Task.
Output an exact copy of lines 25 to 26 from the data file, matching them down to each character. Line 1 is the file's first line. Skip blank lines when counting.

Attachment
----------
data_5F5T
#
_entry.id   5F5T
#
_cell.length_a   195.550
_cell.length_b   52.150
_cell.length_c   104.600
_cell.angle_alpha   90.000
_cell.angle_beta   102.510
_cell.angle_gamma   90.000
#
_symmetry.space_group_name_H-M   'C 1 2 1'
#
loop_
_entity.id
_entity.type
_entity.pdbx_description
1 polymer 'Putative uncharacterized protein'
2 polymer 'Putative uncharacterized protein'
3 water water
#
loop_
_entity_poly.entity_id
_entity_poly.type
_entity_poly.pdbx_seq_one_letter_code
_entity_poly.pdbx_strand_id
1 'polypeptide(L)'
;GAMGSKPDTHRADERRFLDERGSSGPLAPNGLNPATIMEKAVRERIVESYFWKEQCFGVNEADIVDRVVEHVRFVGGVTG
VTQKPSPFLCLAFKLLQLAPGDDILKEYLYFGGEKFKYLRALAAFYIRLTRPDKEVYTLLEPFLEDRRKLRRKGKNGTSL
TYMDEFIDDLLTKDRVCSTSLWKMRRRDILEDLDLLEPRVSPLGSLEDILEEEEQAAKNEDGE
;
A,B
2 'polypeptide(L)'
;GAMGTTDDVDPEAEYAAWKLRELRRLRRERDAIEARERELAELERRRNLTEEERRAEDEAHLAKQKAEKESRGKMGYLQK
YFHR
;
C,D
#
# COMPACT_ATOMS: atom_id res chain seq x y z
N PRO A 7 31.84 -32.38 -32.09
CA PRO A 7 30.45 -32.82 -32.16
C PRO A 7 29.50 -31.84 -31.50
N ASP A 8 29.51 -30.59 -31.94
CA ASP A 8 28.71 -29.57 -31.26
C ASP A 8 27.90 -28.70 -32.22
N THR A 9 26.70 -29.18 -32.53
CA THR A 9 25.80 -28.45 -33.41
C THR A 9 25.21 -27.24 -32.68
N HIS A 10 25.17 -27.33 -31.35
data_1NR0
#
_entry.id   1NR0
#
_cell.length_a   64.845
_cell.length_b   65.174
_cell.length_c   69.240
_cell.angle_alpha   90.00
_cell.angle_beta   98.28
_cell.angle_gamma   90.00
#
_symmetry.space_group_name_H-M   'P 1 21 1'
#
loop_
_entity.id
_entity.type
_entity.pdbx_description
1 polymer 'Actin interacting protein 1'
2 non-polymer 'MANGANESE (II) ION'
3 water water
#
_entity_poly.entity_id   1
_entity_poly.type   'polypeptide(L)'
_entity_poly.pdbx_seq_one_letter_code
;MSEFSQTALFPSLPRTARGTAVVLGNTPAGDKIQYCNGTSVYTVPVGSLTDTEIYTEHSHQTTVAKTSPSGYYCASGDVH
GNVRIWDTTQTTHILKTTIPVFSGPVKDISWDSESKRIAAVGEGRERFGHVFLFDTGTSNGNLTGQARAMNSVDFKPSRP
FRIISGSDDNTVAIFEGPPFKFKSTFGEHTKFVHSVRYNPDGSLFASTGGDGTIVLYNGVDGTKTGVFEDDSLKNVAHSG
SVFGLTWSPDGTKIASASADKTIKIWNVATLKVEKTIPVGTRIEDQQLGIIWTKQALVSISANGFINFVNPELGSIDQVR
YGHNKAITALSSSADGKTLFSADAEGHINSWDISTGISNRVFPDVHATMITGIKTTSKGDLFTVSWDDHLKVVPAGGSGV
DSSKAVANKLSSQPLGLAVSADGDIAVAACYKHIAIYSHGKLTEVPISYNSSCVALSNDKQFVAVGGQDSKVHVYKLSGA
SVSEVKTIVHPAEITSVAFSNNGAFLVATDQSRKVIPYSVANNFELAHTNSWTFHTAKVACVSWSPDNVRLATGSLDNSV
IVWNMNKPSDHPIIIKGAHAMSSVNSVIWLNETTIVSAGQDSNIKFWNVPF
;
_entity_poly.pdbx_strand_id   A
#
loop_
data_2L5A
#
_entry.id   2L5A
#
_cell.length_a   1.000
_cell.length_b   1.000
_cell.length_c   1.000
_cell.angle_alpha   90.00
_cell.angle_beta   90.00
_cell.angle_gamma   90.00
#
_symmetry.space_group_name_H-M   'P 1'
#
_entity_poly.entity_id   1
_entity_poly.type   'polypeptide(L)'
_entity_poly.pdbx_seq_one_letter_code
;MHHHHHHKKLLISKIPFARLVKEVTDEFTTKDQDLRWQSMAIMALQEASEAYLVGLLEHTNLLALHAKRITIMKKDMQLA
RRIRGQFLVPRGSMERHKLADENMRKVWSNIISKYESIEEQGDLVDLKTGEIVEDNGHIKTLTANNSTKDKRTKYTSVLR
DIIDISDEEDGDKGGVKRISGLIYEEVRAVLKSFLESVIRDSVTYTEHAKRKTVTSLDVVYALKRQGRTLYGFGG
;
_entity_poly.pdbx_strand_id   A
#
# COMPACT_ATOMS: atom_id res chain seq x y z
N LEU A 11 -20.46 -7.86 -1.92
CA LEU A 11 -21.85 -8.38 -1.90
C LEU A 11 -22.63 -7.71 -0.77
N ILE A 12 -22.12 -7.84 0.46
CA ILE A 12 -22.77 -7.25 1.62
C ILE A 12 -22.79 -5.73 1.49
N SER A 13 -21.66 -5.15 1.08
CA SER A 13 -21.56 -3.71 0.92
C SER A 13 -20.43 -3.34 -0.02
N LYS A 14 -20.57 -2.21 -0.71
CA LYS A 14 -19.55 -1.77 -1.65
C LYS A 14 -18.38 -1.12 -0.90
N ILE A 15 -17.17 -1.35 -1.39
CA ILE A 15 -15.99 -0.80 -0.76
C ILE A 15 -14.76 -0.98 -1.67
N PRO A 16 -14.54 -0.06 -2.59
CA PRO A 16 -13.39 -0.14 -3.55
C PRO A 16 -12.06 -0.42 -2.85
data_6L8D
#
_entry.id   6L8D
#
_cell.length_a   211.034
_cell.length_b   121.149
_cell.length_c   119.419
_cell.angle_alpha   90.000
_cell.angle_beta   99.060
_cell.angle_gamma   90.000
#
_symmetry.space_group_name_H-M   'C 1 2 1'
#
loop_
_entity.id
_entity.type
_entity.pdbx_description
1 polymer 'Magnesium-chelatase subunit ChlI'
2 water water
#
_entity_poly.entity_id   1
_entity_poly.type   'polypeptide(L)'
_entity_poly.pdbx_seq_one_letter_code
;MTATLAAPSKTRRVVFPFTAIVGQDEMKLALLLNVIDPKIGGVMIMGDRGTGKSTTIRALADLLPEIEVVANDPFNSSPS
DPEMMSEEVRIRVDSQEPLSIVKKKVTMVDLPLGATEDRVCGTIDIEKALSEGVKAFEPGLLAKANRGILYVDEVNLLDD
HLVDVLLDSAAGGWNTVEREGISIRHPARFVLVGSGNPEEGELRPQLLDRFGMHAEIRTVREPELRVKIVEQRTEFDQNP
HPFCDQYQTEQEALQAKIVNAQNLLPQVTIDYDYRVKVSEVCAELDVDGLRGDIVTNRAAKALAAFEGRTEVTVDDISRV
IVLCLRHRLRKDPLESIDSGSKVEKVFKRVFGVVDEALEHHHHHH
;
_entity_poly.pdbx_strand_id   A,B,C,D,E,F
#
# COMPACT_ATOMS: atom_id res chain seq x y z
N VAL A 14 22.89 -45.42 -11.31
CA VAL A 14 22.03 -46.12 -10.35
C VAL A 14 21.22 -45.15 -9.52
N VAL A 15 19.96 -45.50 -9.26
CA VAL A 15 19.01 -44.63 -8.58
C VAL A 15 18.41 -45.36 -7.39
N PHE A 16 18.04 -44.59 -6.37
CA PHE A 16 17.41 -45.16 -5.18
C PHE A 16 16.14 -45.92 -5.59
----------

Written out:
_entity_poly.pdbx_seq_one_letter_code
_entity_poly.pdbx_strand_id